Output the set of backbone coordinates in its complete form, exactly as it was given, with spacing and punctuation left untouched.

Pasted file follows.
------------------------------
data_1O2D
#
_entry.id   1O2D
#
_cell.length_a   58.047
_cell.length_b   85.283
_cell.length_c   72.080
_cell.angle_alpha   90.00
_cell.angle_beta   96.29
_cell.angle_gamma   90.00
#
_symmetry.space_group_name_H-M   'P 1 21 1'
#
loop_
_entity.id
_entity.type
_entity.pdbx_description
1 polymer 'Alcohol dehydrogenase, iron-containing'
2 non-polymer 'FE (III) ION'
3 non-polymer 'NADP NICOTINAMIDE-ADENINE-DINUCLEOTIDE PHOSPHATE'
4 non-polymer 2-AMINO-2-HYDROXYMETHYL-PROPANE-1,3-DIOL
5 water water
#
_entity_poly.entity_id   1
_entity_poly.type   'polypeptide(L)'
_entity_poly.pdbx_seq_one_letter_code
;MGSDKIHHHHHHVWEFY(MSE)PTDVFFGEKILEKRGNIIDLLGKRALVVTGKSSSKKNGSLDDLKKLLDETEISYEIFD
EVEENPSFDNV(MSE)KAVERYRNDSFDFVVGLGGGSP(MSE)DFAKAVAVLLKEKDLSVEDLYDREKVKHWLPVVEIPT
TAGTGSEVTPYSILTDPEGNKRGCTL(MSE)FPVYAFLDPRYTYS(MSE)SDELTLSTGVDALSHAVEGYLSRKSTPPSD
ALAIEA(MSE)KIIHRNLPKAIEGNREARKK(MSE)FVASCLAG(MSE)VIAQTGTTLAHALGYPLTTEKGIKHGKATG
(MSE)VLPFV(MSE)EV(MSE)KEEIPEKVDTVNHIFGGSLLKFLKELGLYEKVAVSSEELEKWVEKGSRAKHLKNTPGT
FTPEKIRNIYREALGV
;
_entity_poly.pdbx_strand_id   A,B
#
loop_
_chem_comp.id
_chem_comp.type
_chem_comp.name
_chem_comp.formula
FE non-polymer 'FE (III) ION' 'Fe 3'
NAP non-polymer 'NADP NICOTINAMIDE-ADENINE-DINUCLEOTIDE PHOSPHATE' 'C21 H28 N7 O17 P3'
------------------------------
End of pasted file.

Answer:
data_1O2D
#
_entry.id   1O2D
#
_cell.length_a   58.047
_cell.length_b   85.283
_cell.length_c   72.080
_cell.angle_alpha   90.00
_cell.angle_beta   96.29
_cell.angle_gamma   90.00
#
_symmetry.space_group_name_H-M   'P 1 21 1'
#
loop_
_entity.id
_entity.type
_entity.pdbx_description
1 polymer 'Alcohol dehydrogenase, iron-containing'
2 non-polymer 'FE (III) ION'
3 non-polymer 'NADP NICOTINAMIDE-ADENINE-DINUCLEOTIDE PHOSPHATE'
4 non-polymer 2-AMINO-2-HYDROXYMETHYL-PROPANE-1,3-DIOL
5 water water
#
_entity_poly.entity_id   1
_entity_poly.type   'polypeptide(L)'
_entity_poly.pdbx_seq_one_letter_code
;MGSDKIHHHHHHVWEFY(MSE)PTDVFFGEKILEKRGNIIDLLGKRALVVTGKSSSKKNGSLDDLKKLLDETEISYEIFD
EVEENPSFDNV(MSE)KAVERYRNDSFDFVVGLGGGSP(MSE)DFAKAVAVLLKEKDLSVEDLYDREKVKHWLPVVEIPT
TAGTGSEVTPYSILTDPEGNKRGCTL(MSE)FPVYAFLDPRYTYS(MSE)SDELTLSTGVDALSHAVEGYLSRKSTPPSD
ALAIEA(MSE)KIIHRNLPKAIEGNREARKK(MSE)FVASCLAG(MSE)VIAQTGTTLAHALGYPLTTEKGIKHGKATG
(MSE)VLPFV(MSE)EV(MSE)KEEIPEKVDTVNHIFGGSLLKFLKELGLYEKVAVSSEELEKWVEKGSRAKHLKNTPGT
FTPEKIRNIYREALGV
;
_entity_poly.pdbx_strand_id   A,B
#
loop_
_chem_comp.id
_chem_comp.type
_chem_comp.name
_chem_comp.formula
FE non-polymer 'FE (III) ION' 'Fe 3'
NAP non-polymer 'NADP NICOTINAMIDE-ADENINE-DINUCLEOTIDE PHOSPHATE' 'C21 H28 N7 O17 P3'